About Pejmann

There’s not really much to say about me except the fact that I am trying as hard as I can to bring back to life the “awe-inspiring” quality of painting. In the words of a French philosopher, “I am celebrating Dyonisos, the great living soul, and everything that gives life its good taste” ; in my case, I have “surrendered myself body and soul to this sickness” called painting.

I live near Orléans and the royal scenery of the Loire Valley, France. I spend most of my time painting, teaching and studying. I was formerly an engineer but I chose to become a painter in 2016. Contrary to other painters, my influences come not only from painting but also from philosophy. One can never really recover after reading Schopenhauer, Nietzsche and Jung. What it has led me to understand is that the art produced today has never been more meaningless. It seems Art has lost its power on our lives and that is a tragedy. Not only is God dead but Art too! For the sake of the human soul, it is urgent that “free artists” take the matter into their hands.

That’s on such background that are set my articles. In these, I go from the low-level technical aspects of painting to more aesthetical concerns. My articles are living creatures and evolve constantly. You may find them not identical from one day to the next. You may also find contradictions in them. But that’s not a problem because contradictions are healthy. I use them to question my work and bring my ideas to an open playground. Therefore, if you have any useful comments, I will be glad to hear you. Anything that is a useful critique helps painting and helps me.

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To conclude, here’s also an extract from Nietzsche that brightly synthesizes what artists are and “One’s own way”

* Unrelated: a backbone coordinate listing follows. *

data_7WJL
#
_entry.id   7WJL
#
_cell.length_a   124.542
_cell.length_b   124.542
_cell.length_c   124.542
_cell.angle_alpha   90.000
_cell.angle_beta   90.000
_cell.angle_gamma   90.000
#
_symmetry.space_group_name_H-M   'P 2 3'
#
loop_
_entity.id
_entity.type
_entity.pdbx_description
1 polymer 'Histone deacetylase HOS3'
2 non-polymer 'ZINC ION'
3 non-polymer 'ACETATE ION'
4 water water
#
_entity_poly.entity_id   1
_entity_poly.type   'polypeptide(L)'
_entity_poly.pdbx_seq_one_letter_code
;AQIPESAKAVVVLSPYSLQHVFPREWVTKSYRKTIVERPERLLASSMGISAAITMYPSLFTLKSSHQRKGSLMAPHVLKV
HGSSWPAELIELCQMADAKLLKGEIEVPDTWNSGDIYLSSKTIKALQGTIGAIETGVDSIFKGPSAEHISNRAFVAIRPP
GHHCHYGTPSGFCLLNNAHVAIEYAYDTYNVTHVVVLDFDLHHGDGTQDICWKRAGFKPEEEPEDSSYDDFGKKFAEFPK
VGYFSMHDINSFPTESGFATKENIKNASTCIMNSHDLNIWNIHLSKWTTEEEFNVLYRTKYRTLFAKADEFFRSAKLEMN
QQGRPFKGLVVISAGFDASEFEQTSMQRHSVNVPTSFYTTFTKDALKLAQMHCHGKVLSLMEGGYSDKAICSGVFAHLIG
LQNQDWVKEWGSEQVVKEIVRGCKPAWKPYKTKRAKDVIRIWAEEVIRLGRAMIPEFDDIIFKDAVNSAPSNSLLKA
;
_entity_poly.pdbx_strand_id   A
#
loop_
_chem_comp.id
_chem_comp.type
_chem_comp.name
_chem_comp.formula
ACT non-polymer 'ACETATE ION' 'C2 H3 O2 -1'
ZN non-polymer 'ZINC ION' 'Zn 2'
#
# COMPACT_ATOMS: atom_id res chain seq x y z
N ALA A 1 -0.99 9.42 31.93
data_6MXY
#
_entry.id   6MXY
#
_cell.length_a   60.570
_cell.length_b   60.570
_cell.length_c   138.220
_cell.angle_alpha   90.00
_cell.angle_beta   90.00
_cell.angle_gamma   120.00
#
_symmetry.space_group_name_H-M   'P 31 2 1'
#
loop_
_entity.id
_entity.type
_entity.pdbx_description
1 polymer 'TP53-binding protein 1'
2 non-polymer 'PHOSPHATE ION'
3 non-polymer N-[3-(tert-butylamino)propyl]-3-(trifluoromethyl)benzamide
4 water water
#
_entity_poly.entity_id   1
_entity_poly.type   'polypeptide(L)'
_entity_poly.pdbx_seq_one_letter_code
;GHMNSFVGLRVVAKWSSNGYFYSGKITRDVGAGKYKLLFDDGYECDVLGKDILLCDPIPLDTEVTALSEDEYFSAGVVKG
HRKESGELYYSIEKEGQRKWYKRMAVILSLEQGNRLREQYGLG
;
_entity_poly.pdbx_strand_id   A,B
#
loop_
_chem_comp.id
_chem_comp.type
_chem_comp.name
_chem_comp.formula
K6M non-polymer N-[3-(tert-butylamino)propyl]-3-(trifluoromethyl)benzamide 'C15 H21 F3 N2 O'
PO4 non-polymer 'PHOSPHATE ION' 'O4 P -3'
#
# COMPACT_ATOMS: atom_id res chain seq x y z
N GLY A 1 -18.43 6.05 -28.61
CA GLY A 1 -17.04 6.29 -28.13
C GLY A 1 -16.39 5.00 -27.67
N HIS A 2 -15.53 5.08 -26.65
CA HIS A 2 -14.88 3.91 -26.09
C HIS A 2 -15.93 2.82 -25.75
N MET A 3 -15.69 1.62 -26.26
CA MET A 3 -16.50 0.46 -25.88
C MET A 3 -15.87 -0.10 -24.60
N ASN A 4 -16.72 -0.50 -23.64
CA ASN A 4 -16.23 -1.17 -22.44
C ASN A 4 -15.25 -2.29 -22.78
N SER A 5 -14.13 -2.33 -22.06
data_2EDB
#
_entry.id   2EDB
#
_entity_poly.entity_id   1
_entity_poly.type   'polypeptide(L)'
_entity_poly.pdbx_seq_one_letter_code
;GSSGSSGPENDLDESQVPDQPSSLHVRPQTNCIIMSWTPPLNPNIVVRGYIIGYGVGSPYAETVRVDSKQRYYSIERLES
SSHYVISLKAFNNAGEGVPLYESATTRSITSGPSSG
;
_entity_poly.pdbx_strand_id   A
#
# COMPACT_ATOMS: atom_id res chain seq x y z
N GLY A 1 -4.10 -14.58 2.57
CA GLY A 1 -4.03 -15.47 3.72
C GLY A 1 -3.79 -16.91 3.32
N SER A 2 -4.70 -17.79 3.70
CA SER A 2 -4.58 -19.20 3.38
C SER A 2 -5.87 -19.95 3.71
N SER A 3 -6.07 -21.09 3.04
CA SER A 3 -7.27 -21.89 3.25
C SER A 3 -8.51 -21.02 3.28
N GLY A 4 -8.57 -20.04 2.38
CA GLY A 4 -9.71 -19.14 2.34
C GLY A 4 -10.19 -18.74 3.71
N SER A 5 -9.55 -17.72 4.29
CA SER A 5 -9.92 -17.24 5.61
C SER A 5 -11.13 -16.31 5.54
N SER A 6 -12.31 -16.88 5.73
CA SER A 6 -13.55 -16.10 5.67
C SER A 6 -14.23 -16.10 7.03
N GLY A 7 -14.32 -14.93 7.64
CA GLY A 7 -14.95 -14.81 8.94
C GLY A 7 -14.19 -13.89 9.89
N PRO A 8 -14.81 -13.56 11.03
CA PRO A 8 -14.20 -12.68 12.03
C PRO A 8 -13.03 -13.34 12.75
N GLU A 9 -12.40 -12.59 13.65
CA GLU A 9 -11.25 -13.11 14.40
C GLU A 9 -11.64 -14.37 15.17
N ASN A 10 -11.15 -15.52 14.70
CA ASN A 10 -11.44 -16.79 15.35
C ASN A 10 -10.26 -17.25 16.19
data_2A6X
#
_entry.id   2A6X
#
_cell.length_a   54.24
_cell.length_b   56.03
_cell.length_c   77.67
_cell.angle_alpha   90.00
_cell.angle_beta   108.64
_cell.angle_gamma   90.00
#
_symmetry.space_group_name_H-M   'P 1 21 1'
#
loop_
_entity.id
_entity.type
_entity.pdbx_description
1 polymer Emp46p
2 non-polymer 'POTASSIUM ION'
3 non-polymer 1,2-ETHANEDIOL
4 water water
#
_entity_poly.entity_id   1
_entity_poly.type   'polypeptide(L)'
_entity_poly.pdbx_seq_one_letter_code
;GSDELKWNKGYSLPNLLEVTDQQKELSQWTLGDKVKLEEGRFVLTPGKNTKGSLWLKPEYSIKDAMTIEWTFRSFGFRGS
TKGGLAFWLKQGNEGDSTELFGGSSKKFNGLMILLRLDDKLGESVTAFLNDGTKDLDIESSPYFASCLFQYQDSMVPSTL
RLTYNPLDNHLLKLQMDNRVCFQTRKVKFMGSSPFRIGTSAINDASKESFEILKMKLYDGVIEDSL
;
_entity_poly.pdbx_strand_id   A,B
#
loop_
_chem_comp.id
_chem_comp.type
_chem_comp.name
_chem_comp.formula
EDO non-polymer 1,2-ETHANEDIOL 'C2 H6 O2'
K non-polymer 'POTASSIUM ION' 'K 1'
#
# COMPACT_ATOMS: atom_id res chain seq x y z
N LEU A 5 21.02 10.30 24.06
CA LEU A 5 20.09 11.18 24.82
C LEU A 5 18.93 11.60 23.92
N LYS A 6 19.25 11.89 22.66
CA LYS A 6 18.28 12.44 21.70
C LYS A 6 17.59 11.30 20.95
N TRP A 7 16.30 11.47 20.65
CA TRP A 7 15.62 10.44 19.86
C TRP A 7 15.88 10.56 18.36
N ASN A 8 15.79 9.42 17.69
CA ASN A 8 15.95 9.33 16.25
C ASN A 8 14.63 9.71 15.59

One’s own way. -When we take the decisive step and set out on the way one calls one’s “own way”: a secret suddenly reveals itself to us: even all those with whom we were friendly and intimate-all have imagined themselves superior to us and are offended. The best among them are lenient with us and wait patiently for us to rediscover the “right way” -they know it, of course! Others make fun and act as if one had gone temporarily batty or else point spitefully to a seducer. The more malicious declare us to be vain fools and attempt to blacken our motives. The worst ones see in us their worst enemy, one who thirsts for revenge after a long period of dependence- and is afraid of us. What’s to be done? I advise: we initiate our sovereignty by assuring all our acquaintances a year’s amnesty in advance for their sins of every kind.

Numinous (/ˈnjmɪnəs/) is a term derived from the Latin numen, meaning “arousing spiritual or religious emotion; mysterious or awe-inspiring.” The term was given its present sense by the German theologian and philosopher Rudolf Otto in his influential 1917 German book The Idea of the Holy. He also used the phrase mysterium tremendum as another description for the phenomenon. Otto’s concept of the numinous influenced thinkers including Carl Jung, Mircea Eliade, and C. S. Lewis. It has been applied to theology, psychology, religious studies, literary analysis, and descriptions of psychedelic experiences.